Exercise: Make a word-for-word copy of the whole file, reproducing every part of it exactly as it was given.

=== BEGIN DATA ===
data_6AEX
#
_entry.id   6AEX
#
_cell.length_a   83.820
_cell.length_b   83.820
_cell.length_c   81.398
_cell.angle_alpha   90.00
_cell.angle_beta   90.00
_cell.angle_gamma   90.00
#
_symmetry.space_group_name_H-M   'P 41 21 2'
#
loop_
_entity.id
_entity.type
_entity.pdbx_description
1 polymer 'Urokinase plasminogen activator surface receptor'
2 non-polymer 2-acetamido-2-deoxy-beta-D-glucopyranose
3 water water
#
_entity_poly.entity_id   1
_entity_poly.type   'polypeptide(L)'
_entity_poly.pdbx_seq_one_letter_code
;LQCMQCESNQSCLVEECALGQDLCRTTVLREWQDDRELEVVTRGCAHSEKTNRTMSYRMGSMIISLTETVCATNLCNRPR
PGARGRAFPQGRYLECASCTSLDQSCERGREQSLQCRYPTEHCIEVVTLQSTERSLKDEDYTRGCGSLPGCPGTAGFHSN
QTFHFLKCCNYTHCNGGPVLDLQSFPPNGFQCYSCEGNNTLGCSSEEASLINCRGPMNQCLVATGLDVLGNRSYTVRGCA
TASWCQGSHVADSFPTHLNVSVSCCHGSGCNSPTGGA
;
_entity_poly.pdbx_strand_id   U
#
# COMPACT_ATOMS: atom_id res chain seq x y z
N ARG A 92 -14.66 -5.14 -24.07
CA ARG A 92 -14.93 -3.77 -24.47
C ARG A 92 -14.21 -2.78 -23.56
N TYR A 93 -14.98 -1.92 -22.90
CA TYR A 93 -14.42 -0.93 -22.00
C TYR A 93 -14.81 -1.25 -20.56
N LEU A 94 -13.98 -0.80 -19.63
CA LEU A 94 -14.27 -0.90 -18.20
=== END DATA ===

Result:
data_6AEX
#
_entry.id   6AEX
#
_cell.length_a   83.820
_cell.length_b   83.820
_cell.length_c   81.398
_cell.angle_alpha   90.00
_cell.angle_beta   90.00
_cell.angle_gamma   90.00
#
_symmetry.space_group_name_H-M   'P 41 21 2'
#
loop_
_entity.id
_entity.type
_entity.pdbx_description
1 polymer 'Urokinase plasminogen activator surface receptor'
2 non-polymer 2-acetamido-2-deoxy-beta-D-glucopyranose
3 water water
#
_entity_poly.entity_id   1
_entity_poly.type   'polypeptide(L)'
_entity_poly.pdbx_seq_one_letter_code
;LQCMQCESNQSCLVEECALGQDLCRTTVLREWQDDRELEVVTRGCAHSEKTNRTMSYRMGSMIISLTETVCATNLCNRPR
PGARGRAFPQGRYLECASCTSLDQSCERGREQSLQCRYPTEHCIEVVTLQSTERSLKDEDYTRGCGSLPGCPGTAGFHSN
QTFHFLKCCNYTHCNGGPVLDLQSFPPNGFQCYSCEGNNTLGCSSEEASLINCRGPMNQCLVATGLDVLGNRSYTVRGCA
TASWCQGSHVADSFPTHLNVSVSCCHGSGCNSPTGGA
;
_entity_poly.pdbx_strand_id   U
#
# COMPACT_ATOMS: atom_id res chain seq x y z
N ARG A 92 -14.66 -5.14 -24.07
CA ARG A 92 -14.93 -3.77 -24.47
C ARG A 92 -14.21 -2.78 -23.56
N TYR A 93 -14.98 -1.92 -22.90
CA TYR A 93 -14.42 -0.93 -22.00
C TYR A 93 -14.81 -1.25 -20.56
N LEU A 94 -13.98 -0.80 -19.63
CA LEU A 94 -14.27 -0.90 -18.20